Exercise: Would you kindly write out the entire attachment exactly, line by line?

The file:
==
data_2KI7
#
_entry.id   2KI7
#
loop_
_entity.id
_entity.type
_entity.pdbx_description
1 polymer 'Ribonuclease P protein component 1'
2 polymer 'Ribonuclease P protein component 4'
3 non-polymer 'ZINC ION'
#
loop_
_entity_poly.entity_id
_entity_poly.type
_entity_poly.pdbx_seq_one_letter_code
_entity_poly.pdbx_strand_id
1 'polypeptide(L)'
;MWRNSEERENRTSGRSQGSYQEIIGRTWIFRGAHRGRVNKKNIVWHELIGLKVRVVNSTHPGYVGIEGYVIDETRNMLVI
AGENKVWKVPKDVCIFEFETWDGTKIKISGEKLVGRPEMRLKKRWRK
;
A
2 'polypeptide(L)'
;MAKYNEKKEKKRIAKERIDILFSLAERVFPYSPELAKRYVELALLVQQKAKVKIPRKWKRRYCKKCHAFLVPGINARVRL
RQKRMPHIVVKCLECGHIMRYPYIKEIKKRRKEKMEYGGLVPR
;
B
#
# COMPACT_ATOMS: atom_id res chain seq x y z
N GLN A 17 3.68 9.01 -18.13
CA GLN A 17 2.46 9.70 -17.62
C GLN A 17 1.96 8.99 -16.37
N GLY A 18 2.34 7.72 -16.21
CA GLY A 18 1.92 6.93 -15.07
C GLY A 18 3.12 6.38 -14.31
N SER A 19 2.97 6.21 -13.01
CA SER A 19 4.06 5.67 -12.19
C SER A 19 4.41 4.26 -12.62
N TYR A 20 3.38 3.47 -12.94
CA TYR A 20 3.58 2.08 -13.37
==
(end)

data_2KI7
#
_entry.id   2KI7
#
loop_
_entity.id
_entity.type
_entity.pdbx_description
1 polymer 'Ribonuclease P protein component 1'
2 polymer 'Ribonuclease P protein component 4'
3 non-polymer 'ZINC ION'
#
loop_
_entity_poly.entity_id
_entity_poly.type
_entity_poly.pdbx_seq_one_letter_code
_entity_poly.pdbx_strand_id
1 'polypeptide(L)'
;MWRNSEERENRTSGRSQGSYQEIIGRTWIFRGAHRGRVNKKNIVWHELIGLKVRVVNSTHPGYVGIEGYVIDETRNMLVI
AGENKVWKVPKDVCIFEFETWDGTKIKISGEKLVGRPEMRLKKRWRK
;
A
2 'polypeptide(L)'
;MAKYNEKKEKKRIAKERIDILFSLAERVFPYSPELAKRYVELALLVQQKAKVKIPRKWKRRYCKKCHAFLVPGINARVRL
RQKRMPHIVVKCLECGHIMRYPYIKEIKKRRKEKMEYGGLVPR
;
B
#
# COMPACT_ATOMS: atom_id res chain seq x y z
N GLN A 17 3.68 9.01 -18.13
CA GLN A 17 2.46 9.70 -17.62
C GLN A 17 1.96 8.99 -16.37
N GLY A 18 2.34 7.72 -16.21
CA GLY A 18 1.92 6.93 -15.07
C GLY A 18 3.12 6.38 -14.31
N SER A 19 2.97 6.21 -13.01
CA SER A 19 4.06 5.67 -12.19
C SER A 19 4.41 4.26 -12.62
N TYR A 20 3.38 3.47 -12.94
CA TYR A 20 3.58 2.08 -13.37